1. FDR Changed The Date To Increase Holiday Profits
Thanksgiving went through one more change in 1939, when Franklin Delano Roosevelt changed the date—purely so that people would spend more money on Christmas presents.
President Roosevelt realized that people didn’t start shopping for Christmas presents until Thanksgiving was over. He figured that if Thanksgiving was a week earlier, people would start shopping earlier and end up spending more money. And so he moved Thanksgiving from the last Thursday in November to the second-last Thursday, purely to boost the economy.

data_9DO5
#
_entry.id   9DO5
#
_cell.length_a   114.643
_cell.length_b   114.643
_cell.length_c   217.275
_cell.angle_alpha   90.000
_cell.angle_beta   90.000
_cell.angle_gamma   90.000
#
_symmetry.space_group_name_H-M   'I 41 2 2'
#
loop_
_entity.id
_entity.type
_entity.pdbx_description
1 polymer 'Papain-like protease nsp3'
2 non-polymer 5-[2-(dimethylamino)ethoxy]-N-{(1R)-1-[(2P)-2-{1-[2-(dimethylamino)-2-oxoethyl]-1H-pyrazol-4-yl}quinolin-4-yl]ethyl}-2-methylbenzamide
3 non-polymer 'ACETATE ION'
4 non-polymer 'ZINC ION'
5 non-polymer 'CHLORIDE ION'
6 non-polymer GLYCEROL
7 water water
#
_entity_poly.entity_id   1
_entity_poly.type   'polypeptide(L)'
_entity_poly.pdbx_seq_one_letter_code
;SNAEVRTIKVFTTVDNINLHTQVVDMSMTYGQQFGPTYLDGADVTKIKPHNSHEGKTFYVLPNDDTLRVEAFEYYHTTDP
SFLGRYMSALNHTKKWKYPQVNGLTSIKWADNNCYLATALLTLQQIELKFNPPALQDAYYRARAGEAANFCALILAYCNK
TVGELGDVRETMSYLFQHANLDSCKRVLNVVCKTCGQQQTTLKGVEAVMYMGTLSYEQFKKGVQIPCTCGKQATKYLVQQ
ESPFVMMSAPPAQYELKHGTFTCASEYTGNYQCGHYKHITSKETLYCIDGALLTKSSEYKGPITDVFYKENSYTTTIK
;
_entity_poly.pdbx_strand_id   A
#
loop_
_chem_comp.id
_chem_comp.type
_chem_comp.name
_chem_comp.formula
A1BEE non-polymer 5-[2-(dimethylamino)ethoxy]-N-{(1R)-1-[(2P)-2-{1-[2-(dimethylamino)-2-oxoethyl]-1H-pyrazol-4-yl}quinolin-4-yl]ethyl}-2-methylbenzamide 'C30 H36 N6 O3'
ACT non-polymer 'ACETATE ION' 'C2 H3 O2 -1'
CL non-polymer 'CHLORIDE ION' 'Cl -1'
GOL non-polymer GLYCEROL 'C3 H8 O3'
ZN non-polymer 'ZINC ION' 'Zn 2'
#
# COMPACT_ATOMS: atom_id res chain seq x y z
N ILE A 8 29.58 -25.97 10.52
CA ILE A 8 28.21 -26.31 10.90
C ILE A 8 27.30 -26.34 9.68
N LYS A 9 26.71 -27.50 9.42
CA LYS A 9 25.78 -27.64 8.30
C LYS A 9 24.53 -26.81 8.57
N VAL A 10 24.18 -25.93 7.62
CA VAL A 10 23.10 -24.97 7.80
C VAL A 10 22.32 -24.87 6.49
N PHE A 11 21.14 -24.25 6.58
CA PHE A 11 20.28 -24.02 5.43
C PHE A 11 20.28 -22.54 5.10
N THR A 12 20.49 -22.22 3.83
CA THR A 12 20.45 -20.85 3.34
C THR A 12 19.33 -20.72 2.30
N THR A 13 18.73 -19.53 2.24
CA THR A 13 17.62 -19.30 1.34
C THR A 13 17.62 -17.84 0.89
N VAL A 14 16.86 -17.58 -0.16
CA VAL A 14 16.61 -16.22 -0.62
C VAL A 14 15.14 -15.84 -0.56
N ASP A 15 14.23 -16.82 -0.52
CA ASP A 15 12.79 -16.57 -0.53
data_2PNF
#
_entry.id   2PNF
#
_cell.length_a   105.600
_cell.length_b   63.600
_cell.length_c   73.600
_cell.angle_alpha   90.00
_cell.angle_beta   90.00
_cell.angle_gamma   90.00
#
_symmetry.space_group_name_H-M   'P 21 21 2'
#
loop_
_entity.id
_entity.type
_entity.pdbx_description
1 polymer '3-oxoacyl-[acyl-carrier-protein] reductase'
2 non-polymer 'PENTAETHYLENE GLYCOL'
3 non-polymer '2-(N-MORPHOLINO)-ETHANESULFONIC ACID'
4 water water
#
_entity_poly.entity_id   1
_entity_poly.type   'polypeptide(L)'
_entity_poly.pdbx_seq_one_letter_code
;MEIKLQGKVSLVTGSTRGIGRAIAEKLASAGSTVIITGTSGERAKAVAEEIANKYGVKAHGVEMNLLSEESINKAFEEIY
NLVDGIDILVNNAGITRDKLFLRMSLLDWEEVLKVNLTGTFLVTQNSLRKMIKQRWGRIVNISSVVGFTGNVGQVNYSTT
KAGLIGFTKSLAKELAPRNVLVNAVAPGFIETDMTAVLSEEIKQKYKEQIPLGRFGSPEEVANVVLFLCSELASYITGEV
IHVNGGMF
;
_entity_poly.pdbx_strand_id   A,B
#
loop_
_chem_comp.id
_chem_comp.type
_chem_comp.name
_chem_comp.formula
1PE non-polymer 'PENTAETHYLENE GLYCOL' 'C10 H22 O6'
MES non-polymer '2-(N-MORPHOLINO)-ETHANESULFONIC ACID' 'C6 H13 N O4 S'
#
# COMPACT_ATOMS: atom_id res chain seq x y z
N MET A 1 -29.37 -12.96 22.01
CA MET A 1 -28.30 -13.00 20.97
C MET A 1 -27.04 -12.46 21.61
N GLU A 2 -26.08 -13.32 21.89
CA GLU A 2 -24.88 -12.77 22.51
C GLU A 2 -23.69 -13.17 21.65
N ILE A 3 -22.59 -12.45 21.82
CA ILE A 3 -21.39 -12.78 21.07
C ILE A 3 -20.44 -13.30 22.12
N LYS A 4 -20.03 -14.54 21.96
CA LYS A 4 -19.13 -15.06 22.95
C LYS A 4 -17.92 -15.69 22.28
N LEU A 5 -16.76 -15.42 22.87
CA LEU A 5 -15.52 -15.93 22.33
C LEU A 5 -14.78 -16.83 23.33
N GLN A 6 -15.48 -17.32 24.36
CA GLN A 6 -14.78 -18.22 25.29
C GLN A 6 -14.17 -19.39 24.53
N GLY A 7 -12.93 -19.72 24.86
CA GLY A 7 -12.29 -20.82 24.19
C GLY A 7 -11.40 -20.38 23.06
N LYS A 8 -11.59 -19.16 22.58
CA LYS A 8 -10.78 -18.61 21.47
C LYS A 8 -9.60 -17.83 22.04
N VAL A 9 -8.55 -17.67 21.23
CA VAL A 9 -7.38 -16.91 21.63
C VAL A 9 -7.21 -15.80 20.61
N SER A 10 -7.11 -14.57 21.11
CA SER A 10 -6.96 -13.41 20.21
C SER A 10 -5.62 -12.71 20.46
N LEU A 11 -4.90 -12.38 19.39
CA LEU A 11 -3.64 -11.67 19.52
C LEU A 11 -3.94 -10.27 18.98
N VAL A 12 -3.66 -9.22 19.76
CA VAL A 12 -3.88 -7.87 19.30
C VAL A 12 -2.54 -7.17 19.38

People were furious. They started calling his date “Franksgiving,” and some states refused to recognize it. Alf Landon, who had run against FDR in 1936, even declared that changing the date of Thanksgiving made Roosevelt “a Hitler.”
It actually worked, though—people did spend more money, and the economy did improve. In the end, Roosevelt got everyone to calm down by switching the date again, now declaring that Thanksgiving would be on the “fourth Thursday in November” but “never on the month’s last two days,” which was confusing enough that nobody bothered to argue about it.